Tellin’ stories – how to answer the “Why do you want to be a…” question

For those of us born in the 1970s and 1980s the past week has been a momentous one. Chiefly due to the return of Jackanory in which well known celebrities read childrens stories. That’s it. Nothing complicated. Just the thrill of hearing people who know how to deliver their lines in captivating ways bringing these stories to life.

In fact stories are inherently captivating. There’s a reason why the John Lewis’s and M&S’s of this world don’t just produce Xmas videos showing goods in their store and instead try to create an emotional connection with you by story telling instead.

What’s this got to do with finding a job, you might ask?

Well, during the process of finding that dream job you have one huge opportunity to tell a captivating story about yourself which, because it’s a story and your own story will make you memorable to the people you are applying to. And we all want that, right? Something to help us stand out.

That opportunity is the space on your cover letter or section of the application form or question in the interview where you explain to the employer why you want to be a lawyer/consultant/teacher/nurse/product engineer/etc. Because that desire comes from somewhere and if you give yourself time to reflect on the bits of your life that have been nudging you in that direction and tell that story you’ll be on to a winner. Want an example? See below.

“If I think about it there’s three things that have lead me to want to be a teacher. Firstly I’ll always remember one of my teachers at school who helped one of the people in my class get through their Maths GCSE. I watched her inspire and motivate them through her own passion for the subject and ability to relate to that student. They wouldn’t have got through the course without her. Secondly I’m actually the oldest of my sibilings and there’s a bit of an age gap between myself and them. They’ve always looked up to me and that extended to me helping them with their homework. I’ve always really enjoyed trying to make their homework more interesting for them and seeing the enjoyment they got from learning and doing well. Finally, and it might sound a bit trivial, but the recent TV series Educating Yorkshire reminded me the real difference teachers can make to individuals lives both whilst at school and afterwards. It showed the tough parts as well but you could see the teachers were willing to take the rough with the smooth because they recognised the bigger picture of what they were able to achieve. I want some of that.”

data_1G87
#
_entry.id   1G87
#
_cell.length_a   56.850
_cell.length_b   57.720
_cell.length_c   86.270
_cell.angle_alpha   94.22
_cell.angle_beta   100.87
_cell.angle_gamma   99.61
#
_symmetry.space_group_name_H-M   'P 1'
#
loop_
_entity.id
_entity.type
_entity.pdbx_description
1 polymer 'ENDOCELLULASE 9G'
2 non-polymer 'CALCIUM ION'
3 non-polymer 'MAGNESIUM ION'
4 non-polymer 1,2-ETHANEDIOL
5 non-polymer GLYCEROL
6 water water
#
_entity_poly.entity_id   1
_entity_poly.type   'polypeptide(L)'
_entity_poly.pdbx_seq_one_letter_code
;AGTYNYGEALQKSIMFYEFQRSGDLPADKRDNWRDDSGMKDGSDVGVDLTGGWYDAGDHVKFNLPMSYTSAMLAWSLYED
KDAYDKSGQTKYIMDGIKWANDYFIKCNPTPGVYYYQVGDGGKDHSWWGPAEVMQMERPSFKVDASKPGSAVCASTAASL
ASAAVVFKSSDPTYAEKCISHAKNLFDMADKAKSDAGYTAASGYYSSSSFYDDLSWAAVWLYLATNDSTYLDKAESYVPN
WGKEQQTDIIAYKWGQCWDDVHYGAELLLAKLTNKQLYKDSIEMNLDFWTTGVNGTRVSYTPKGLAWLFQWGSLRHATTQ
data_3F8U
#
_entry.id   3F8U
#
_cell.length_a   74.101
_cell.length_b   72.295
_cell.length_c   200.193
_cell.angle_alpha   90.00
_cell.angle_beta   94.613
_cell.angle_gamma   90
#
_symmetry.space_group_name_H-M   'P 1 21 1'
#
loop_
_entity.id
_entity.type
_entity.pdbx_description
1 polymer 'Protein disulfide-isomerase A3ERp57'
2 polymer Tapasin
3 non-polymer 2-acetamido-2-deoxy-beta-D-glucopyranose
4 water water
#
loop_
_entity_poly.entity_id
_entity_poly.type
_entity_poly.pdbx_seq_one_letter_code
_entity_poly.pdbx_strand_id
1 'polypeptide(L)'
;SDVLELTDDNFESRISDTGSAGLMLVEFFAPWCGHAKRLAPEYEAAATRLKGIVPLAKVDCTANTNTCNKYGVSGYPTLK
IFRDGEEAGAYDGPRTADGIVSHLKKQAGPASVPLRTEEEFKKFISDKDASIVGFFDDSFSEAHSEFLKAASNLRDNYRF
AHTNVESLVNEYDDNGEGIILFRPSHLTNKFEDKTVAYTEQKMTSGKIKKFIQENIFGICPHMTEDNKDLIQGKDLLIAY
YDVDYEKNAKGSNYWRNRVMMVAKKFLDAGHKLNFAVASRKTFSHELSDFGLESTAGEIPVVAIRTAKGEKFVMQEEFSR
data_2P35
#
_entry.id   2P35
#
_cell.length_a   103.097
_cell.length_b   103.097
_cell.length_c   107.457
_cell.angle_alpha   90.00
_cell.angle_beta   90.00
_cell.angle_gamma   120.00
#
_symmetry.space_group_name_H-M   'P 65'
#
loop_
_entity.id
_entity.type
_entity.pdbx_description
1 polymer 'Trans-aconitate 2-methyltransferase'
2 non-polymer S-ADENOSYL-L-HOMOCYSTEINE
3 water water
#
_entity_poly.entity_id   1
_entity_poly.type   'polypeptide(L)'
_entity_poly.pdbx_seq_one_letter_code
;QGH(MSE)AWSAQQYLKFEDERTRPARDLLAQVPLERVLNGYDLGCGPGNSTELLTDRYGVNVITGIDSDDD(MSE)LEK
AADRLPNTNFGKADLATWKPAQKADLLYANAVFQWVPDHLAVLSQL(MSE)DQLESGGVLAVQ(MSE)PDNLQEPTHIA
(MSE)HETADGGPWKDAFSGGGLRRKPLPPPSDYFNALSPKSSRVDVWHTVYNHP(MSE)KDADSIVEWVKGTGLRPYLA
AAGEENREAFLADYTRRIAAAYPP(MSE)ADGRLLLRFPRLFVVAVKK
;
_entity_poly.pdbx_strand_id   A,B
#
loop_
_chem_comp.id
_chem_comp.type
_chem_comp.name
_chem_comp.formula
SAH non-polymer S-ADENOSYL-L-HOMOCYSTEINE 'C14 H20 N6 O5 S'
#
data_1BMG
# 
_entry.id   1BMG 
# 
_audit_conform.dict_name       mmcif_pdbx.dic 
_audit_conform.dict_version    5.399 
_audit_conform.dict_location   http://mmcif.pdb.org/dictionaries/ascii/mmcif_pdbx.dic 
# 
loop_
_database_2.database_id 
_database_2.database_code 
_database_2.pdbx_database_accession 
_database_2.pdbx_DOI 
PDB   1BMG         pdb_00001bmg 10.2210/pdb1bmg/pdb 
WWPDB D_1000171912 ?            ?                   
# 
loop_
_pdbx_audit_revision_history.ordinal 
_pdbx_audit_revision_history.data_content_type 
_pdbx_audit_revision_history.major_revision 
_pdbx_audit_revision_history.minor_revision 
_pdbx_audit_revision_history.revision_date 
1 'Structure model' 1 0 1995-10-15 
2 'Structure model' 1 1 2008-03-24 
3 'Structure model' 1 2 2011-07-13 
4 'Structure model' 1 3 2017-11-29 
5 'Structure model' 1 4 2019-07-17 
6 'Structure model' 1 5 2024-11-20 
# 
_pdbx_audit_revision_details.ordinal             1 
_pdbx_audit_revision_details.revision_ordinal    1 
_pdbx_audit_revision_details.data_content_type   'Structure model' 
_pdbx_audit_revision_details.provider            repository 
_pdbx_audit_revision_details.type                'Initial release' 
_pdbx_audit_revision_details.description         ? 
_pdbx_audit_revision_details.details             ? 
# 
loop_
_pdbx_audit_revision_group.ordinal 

David Gilchrist


  1. Really like this article, engaging recruiters emotionally will make you memorable and linking to the John Lewis advert is a touch of genius.

    • Hi Gill. Thanks very much for your comment and I hope you continue to enjoy following the blog

  2. Great article Dave. Creating a connection with the recruiter holds true at every level – when I look back at the people I have hired over the years (both graduates, to work in the company, and direct hires, to work in my team) I have always felt that connection. 9 times out of 10 it comes from a story, a memorable example in their application form, which they were able to build on during the interview. As you point out our students have a great chance to start telling those stories when they are applying.

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